The Kids Aren't Alright
Alexandria, a pudgy 10-month-old with pink bows clipped to her tiny ponytails, is waiting. Propped up on a pillow in the tidy living room of her apartment in Palm Beach, she's calmly swigging warm formula while her mother gets ready for work. Soon she'll be buckled into her car seat and whisked off. To where? She must wait to find out. Most days she goes to a lady's house a few minutes away, but sometimes she winds up at her uncle's apartment or with a friend of her mom's. If she could, Alexandria might tell you that what she's really waiting for is one safe place to be every day while her mother works. And she might have to wait a very long time.
Alexandria is on a waiting list for subsidized care along with more than 45,000 other children in Florida and almost half a million around the country. Countless families would welcome a break in childcare costs. Working parents now spend more on childcare than they do on college tuition, food, car payments or, in many states, rent. But even to make it onto a waiting list, families must meet strict income criteria set by states to sift out all but the neediest of needy families. Alexandria's mother, Denise, for instance, is raising four children while working full-time as an assistant case worker for a family service agency. Having earned just $19,000 last year, Denise is eligible for aid--and she made sure to request it right after her daughter was born. But still they wait.
Across the country, families in dire financial situations qualify for help--but don't get it because the funds aren't there. Of the more than 15 million children entitled to childcare help nationwide in 2000, only one out of seven received it, according to the Washington-based advocacy group the Center for Law and Social Policy. The government has been offering some of the poorest working families subsidies to care for their children since at least 1974. Yet, while both the number of women in the workforce and the price of care relative to wages have shot up since then, government spending on daycare hasn't risen accordingly. And the backup appears to be worsening. Because there has been no increase in funding for childcare since the Bush Administration took power, some 300,000 children are expected to lose childcare assistance by 2010.
What happens to these babies, toddlers and school-aged kids while their parents work? For Alexandria, the usual setup is far from ideal. The woman who cares for her is elderly, leaves the TV on for much of the day and charges $150 a week, which strains Denise's tight budget. Perhaps most frustrating, she's sometimes unavailable, as she is today. Denise has a plan B: Alexandria's uncle agreed to look after the baby this morning. But when she calls him from her car as she heads toward his apartment, he doesn't answer his phone.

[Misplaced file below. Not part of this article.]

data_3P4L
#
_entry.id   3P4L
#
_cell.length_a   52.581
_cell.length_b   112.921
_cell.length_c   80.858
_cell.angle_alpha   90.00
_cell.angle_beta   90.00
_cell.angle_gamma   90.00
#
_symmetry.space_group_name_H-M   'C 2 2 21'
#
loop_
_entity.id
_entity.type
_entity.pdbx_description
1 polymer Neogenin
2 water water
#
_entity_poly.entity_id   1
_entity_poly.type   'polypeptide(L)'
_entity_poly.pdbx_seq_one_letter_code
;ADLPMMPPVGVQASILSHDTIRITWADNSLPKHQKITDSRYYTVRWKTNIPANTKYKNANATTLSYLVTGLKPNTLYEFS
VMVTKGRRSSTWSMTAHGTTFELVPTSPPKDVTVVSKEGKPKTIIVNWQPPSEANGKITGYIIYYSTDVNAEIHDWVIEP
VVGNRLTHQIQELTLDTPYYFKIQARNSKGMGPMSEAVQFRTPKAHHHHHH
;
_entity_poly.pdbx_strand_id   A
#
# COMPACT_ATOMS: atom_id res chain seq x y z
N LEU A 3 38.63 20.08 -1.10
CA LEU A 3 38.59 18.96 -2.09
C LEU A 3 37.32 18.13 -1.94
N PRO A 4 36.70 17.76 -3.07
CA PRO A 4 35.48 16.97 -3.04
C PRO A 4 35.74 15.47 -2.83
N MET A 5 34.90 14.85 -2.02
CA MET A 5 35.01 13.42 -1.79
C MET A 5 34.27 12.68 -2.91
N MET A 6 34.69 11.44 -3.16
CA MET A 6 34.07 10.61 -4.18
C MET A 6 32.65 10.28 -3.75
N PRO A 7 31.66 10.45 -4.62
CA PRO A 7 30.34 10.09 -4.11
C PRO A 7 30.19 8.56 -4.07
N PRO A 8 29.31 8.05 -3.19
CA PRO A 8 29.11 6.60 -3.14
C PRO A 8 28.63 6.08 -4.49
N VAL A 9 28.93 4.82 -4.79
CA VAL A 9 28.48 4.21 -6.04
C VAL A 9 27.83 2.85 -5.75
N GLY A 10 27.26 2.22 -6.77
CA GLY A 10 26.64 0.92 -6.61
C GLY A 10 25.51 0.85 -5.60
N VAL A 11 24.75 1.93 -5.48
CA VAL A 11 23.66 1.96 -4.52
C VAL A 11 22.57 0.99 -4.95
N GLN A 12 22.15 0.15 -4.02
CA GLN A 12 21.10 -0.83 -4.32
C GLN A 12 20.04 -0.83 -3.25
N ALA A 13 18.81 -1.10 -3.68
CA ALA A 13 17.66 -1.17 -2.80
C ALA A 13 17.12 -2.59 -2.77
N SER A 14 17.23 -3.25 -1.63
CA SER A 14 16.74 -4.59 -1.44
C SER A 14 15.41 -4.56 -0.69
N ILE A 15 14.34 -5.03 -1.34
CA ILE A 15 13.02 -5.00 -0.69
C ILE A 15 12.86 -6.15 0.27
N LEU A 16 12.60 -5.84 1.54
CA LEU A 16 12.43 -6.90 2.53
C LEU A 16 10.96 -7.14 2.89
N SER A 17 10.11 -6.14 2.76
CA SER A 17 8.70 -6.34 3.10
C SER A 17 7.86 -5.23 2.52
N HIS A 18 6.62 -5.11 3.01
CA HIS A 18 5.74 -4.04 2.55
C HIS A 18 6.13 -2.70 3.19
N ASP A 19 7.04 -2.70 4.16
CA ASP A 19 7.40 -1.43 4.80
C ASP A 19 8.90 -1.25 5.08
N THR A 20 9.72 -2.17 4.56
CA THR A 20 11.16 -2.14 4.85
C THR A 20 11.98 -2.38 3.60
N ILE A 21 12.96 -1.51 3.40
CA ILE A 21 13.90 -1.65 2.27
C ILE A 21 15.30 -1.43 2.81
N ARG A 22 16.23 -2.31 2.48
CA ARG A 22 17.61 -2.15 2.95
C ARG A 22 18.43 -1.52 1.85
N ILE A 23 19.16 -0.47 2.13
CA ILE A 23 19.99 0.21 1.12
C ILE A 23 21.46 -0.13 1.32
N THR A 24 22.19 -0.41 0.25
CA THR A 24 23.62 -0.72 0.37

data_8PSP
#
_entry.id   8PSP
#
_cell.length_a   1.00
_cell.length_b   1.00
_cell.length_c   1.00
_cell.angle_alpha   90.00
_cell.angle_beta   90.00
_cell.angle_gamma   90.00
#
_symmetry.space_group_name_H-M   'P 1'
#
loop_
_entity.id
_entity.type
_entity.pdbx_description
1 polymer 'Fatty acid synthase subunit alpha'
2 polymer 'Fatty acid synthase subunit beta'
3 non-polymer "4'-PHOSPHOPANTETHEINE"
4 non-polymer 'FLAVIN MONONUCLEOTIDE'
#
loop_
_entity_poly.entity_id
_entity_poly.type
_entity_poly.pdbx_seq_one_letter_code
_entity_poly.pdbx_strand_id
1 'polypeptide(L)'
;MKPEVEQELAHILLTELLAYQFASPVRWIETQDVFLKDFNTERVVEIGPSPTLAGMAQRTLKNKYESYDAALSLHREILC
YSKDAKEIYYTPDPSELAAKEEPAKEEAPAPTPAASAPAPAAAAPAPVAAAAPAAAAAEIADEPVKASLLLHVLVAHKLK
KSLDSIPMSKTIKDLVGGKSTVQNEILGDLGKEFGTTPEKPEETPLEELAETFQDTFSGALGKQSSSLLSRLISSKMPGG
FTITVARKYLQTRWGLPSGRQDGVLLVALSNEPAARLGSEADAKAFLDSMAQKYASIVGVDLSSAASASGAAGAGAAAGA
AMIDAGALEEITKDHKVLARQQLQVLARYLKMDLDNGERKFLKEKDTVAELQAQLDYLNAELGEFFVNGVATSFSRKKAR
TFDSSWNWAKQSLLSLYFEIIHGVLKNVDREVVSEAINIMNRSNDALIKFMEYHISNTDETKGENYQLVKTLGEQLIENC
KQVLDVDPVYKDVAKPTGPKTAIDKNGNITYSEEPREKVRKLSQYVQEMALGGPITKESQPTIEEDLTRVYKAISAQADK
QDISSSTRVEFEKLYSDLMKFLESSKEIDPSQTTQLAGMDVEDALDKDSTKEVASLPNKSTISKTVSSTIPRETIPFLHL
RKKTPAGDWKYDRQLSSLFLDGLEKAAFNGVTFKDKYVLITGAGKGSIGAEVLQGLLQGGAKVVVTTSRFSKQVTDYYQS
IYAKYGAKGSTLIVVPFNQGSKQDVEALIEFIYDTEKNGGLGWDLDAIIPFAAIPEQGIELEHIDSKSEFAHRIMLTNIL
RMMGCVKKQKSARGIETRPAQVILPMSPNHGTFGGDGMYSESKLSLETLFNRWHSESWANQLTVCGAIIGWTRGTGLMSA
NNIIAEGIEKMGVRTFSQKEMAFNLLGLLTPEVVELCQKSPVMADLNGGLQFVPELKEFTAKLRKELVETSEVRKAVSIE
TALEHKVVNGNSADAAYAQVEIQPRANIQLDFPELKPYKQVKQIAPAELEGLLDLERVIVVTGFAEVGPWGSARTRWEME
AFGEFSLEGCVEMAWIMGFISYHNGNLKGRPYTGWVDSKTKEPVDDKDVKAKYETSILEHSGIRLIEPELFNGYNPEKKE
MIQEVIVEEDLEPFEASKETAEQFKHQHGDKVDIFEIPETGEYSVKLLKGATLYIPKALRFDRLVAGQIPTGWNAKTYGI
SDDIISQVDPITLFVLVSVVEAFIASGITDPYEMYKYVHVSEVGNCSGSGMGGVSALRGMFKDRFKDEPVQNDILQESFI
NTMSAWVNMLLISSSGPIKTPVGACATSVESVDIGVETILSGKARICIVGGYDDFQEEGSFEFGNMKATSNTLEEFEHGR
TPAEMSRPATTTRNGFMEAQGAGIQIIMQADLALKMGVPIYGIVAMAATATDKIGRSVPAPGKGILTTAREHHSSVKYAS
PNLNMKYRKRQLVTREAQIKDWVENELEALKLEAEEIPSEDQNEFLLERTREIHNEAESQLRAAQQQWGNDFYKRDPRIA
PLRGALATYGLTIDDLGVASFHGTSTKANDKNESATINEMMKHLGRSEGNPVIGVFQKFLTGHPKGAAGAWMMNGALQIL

What's a woman who's late for work to do when her baby sitters go AWOL? Denise pulls into a gas station to ponder this question. If she brings Alexandria to work, which begins with three hours of driving to pick up a child in foster care and bring him to visit his mother, she risks losing her job. But she doesn't know any other trustworthy baby sitters. And the choice between endangering her job or her baby is an easy one. So, as she's done on more than one occasion in the past, she heaves a big sigh and drives off to work with her infant daughter in the back seat.
Other children on Florida's waiting list, like little 1-and-a-half-year-old Valerie, a smiley toddler whose dark hair is in a pageboy, go to decent preschools at great expense to their parents. Four out of ten single mothers who pay for childcare spend half or more of their income on it, and many can only afford the dicier options. But Valerie's mom, Glabedys, is pleased with the center where her daughter spends her days. When she drops Valerie off at Busy Bees Pre-School, housed in two toy-filled buildings in Wilton Manors, she runs off to play instead of crying and clinging to her mother, as she used to when she was left with neighbors. She's been learning about colors and shapes. And she clearly likes her teachers.
But while Valerie remains on the waiting list for a subsidy to pay for her care, Glabedys pays her preschool fees with money she would have spent on groceries. Though she works full-time at a factory that makes hurricane protection gates, Glabedys couldn't even afford her apartment after the $135-a-week outlay to Busy Bees. So she rented storage space for most of her things and a small room in a house where the two now live. They survive on donations from a local food pantry.